San Leandro City Clerk Leticia Miguel said a rising number of public records requests are taxing her office. Following passage of AB 1421, which opened up access to video footage and records related to police officer-involved shootings and police misconduct, the number of request in San Leandro has nearly double over the past two years, she told the San Leandro City Council this week.
Records requests have jumped from 135 in 2017 to 251 through the end of November this year, an 85 percent increase, Miguel said. Roughly half of all request pertain to the Community Development Department and the Police Department.
While the increase in requests from the police department can be explained by AB 1421, the rise in Community development requests may be due to a gambit for some real estate speculators to avoid paying the city’s fees for zoning compliance letters. Instead, they make the requests for the information through the public records process, which in most cases, has no cost.
Nevertheless, the number of public records request is siphoning a growing number of hours from city employees. One full-time employee in the city clerk’s office spends about three-fourths of their workday on public records requests, Miguel said. A police manager, whose primary job is to oversee the department’s dispatchers, instead spends most of the day processing public records requests. “It’s not sustainable,” San Leandro Police Chief Jeff Tudor said.
The city has no way of tracking how taxing the public records requests are on staff. In most cases, the costs of recovering records cannot be recovered because of state law.
When asked for a ballpark estimate to assess the cost of processing public records request this year, San Leandro City Manager Jeff Kay said, they are considerable once extrapolated over numerous city departments. “I would be taking the over on a half a million dollars, if I had to guess,” Kay said.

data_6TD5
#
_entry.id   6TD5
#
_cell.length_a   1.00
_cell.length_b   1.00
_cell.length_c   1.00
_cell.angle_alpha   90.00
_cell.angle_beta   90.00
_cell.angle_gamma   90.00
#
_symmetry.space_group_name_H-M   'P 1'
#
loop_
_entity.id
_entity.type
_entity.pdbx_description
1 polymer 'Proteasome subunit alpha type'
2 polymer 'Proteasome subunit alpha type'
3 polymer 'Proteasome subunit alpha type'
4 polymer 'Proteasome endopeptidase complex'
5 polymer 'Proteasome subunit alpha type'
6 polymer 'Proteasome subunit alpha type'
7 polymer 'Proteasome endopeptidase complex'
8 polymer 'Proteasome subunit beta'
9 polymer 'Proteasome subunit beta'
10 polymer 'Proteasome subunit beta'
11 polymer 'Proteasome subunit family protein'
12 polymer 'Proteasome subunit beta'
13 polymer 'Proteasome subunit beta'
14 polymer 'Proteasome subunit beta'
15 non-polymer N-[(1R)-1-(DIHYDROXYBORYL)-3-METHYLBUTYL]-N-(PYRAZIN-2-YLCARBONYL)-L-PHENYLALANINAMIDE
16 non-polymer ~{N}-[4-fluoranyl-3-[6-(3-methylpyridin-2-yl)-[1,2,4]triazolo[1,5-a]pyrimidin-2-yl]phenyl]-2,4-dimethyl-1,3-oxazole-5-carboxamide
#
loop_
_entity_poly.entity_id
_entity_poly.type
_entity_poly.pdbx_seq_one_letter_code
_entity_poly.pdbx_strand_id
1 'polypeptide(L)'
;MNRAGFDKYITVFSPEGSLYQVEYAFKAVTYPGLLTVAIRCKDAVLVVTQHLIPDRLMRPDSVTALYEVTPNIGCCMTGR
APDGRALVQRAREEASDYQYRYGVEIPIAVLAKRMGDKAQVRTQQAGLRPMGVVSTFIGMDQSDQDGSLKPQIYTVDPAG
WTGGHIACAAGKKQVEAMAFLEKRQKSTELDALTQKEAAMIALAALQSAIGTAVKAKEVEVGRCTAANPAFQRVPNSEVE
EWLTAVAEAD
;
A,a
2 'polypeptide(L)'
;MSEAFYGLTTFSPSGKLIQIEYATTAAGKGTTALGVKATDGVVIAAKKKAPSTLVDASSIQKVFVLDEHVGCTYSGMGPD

AB 1421 is viewed by many police accountability activists as a groundbreaking piece of legislation. It was authored last year by East Bay state Sen. Nancy Skinner and became law last Jan. 1. However, the laws allots no additional funding for cities to absorb the new costs of redacting police body-cameras, which can be labor-intensive. Generally, one minute of body-camera footage takes an average of 10 minutes to redact, Tudor said.
However, there was no ask by the city clerk or police chief to the city council for additional funding for staffing. Although, the possible purchase of new software to lighten the load of public records requests was broached Monday night.
The increase in public records requests and additional costs of providing them to the public is not unique to San Leandro. Neighboring Hayward, for example, typically receives about double the amount of records requests that San Leandro handled this year. In larger and far more politically-active communities, such as Oakland and Berkeley, the number of requests and costs is assuredly even higher.